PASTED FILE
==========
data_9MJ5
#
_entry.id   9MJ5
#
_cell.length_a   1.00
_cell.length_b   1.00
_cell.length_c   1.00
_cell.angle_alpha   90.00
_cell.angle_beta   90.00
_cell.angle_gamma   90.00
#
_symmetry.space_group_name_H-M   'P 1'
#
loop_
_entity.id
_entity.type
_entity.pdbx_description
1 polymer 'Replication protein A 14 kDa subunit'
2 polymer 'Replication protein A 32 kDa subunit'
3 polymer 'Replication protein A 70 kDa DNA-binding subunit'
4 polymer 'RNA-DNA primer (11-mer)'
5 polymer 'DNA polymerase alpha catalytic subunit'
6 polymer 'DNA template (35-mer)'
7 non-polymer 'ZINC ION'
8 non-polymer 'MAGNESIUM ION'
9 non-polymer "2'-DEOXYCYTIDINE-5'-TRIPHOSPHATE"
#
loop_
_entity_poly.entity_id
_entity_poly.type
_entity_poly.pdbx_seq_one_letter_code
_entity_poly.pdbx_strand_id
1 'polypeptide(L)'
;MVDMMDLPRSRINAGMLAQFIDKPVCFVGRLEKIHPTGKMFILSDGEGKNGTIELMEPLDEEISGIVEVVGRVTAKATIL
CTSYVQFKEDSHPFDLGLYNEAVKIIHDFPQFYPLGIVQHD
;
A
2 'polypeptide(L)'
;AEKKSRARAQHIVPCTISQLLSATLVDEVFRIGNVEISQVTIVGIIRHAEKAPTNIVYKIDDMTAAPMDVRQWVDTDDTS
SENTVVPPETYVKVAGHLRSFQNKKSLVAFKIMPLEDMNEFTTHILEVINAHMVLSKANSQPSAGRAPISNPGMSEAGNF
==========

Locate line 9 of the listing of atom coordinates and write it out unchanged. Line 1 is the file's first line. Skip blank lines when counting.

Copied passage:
_cell.angle_beta   90.00